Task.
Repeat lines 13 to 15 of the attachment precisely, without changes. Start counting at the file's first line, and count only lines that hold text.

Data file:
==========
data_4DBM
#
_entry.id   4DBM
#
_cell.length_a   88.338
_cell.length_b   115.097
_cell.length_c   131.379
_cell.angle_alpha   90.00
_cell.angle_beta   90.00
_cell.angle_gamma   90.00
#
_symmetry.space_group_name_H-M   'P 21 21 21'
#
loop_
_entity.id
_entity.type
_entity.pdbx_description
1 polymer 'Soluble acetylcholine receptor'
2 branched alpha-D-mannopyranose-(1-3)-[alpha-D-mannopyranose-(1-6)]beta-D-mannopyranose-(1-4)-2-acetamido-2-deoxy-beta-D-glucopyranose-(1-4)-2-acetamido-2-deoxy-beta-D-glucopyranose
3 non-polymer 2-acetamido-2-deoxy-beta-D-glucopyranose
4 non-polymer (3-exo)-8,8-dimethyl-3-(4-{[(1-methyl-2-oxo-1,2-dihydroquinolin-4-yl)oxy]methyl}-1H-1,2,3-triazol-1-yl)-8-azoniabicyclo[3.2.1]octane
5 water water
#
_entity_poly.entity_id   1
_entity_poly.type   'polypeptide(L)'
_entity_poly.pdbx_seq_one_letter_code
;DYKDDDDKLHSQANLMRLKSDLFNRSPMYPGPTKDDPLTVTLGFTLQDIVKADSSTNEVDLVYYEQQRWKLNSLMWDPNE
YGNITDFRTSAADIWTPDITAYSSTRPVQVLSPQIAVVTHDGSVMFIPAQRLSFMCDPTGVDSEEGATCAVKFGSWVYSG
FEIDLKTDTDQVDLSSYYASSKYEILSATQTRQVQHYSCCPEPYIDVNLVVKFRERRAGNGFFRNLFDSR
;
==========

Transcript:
#
loop_
_entity.id